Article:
New Computer Purchase with Linux installed.

  spuds 17:42 28 Jun 2005

I have been offered a brand new computer system with Linux installed [v9.2 which can be updated to latest version 10], at a very good price.

Question: Knowing nothing about Linux [so far]what are the pros and cons for this programme.Or should I consider an extra possible cost, and install of Windows from the onset.

  mattyc_92 17:44 28 Jun 2005

Don't really use Linux, but it is cheaper than Windows.

However, it doesn't (well didn't for me) reconise the "*.exe" file format so most windows programs wont run on this operating system (I think you can buy a "powerpack" to allow Linux to reconise the "*.exe" file format, but not sure)

  woodchip 17:49 28 Jun 2005

More often than not you cannot use Windows software. But if this is mainly for Office you cannot beat it. Contains all the software you should need without loading any

  alan227 18:28 28 Jun 2005

If you are used to windows, I suggest you download and burn yourself a Linux live disk (Knoppix is a good one) and see how you get on with it as Linux is a bit of a culture shock for beginners to linux
If you find you like the live CD then go for it, and if you do not enjoy Linux you can always buy a copy of Windows and dual boot.

  Completealias 20:09 28 Jun 2005

Am looking into linux myself at the moment it looks like a pretty steep learning curve xandros seems to be the most windows user friendly from what i can tell and contains a program in the deluxe version know as crossover office which lets you use windows apps in linux.

You may want dual boot the system or you may just want to buy a windows disk and install that from sratch when you get the machine

  djbenny 20:13 28 Jun 2005

for linux you can have a windows emulator for windows software its called "wine", i think it can be installed on the newer versions of linux...but linux is gerally harder to configure for both hardware and software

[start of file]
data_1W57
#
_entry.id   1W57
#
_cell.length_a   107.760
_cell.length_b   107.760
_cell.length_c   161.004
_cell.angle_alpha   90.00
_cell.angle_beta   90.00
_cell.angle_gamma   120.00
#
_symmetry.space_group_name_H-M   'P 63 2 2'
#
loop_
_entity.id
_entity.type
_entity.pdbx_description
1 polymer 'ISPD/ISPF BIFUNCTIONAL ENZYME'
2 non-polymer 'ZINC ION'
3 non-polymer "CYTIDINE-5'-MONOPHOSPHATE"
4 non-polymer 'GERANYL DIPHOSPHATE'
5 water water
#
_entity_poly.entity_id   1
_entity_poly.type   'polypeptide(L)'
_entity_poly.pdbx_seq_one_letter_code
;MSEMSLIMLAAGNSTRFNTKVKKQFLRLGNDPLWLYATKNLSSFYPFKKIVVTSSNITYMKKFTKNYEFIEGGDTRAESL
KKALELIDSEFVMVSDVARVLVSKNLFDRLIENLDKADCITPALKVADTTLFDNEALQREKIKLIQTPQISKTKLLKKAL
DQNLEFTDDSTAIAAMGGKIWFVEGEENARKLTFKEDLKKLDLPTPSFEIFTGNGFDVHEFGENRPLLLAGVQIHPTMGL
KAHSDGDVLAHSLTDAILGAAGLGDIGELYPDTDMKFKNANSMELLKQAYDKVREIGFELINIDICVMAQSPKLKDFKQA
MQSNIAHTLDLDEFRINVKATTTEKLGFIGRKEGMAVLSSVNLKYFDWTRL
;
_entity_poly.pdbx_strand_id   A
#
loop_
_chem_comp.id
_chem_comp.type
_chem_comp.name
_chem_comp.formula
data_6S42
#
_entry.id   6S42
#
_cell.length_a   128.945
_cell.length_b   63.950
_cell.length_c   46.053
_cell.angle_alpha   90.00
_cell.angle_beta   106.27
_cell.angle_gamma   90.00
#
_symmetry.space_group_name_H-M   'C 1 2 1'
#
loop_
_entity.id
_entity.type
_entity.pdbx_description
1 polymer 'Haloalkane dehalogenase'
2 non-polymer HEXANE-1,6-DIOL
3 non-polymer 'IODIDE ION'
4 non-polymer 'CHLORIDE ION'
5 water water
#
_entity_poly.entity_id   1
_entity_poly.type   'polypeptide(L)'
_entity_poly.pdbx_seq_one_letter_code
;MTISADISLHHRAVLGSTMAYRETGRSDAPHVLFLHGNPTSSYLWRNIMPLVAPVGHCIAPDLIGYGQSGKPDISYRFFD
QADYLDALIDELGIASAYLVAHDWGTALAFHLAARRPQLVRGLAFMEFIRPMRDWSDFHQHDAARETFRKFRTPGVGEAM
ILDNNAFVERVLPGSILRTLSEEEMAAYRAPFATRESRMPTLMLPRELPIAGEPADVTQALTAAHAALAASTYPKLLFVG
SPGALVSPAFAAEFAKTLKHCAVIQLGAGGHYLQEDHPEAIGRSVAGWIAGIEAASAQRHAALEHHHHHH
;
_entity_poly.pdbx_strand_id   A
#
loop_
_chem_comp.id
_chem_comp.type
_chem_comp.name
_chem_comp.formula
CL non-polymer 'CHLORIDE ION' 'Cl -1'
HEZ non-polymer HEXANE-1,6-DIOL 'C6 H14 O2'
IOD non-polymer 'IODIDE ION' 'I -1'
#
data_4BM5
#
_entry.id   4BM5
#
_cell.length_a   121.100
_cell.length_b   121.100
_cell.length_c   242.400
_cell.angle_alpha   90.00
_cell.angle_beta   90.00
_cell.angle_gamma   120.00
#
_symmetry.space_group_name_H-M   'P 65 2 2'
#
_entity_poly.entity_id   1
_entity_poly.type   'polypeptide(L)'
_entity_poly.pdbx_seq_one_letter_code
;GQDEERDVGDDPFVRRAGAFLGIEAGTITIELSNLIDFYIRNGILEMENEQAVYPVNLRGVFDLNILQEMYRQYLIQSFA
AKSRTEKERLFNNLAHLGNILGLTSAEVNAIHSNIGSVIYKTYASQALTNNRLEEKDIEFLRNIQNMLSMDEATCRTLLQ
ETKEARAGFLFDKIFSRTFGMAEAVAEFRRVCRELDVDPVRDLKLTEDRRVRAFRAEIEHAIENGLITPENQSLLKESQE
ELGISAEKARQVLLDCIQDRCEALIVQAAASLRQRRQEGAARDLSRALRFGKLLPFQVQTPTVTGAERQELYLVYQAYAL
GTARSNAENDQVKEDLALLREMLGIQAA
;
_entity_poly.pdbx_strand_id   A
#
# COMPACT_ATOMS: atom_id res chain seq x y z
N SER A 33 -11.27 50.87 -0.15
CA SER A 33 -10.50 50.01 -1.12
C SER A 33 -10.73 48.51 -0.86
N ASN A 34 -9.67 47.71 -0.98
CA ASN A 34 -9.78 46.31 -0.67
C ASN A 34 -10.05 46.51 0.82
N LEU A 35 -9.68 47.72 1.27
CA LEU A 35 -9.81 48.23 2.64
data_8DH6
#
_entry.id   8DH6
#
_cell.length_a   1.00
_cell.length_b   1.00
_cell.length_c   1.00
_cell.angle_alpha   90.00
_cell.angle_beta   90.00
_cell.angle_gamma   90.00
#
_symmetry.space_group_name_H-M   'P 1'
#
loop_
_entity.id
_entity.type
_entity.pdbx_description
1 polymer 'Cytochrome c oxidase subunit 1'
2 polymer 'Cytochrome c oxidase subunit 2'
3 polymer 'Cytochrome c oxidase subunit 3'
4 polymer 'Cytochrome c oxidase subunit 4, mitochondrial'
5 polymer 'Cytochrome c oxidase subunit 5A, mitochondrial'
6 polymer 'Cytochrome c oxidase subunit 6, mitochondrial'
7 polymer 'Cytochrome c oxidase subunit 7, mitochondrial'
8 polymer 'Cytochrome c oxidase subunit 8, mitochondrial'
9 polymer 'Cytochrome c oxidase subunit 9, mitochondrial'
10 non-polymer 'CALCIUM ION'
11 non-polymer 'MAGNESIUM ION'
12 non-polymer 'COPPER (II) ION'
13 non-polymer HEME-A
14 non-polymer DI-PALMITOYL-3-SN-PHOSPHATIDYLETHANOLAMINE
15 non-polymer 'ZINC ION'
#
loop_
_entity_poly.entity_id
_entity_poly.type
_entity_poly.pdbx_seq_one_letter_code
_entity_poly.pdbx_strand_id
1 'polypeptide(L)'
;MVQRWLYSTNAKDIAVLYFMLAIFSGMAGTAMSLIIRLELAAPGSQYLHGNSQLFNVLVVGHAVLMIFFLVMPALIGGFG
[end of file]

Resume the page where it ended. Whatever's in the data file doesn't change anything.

octal 22:31 28 Jun 2005

I have been running Linux Xandros for the last year.


Very stable, any crashes happen with applications which require just restarting the application, very rarely problems with the Kernel. Virus are rare, Trojans and spyware are are almost impossible to implement because permissions needs to be granted for any program to write to the Kernel. The operating system can be obtained for free, if a system is purchased it comes bundled with all the software ready for use by the average user. The footprint is small and can be run on low spec machines. A large number of Windows applications can be run, including MS Office and Windows 98SE. System maintenance is low, no FDISC or DEFRAG needed.


Support for some hardware can be difficult e.g. Winmodems and some USB devices. Printer drivers can be difficult to obtain for certain makes of printer. Programs take longer to load, because programs start from 'cold'. Programs can be difficult to install, some understanding of the command line codes are required. A lot of Windows programs won't work e.g. games, even in Crossover. Games for Linux are limited (at the moment). A long learning curve is required to understand the system. Programs are not interdependent like they are in Windows, I've put this as a disadvantage because this is part of the reason programs are slow to start in Linux as against Windows, on the other hand there is less security risk without the interdependencies, I know which I would rather have.

I've tried to be objective which is difficult because I'm a great fan of Linux, also these are personal views which will not be in agreement with others.

  spuds 23:18 28 Jun 2005

Thanks folks- Some points worth considering, especially about the learning curve. Looks like I may seriously consider that bargain buy,just for the experience.

I will tick as resolved, but please add further, especially if you have a tutorial link for Mandrake.

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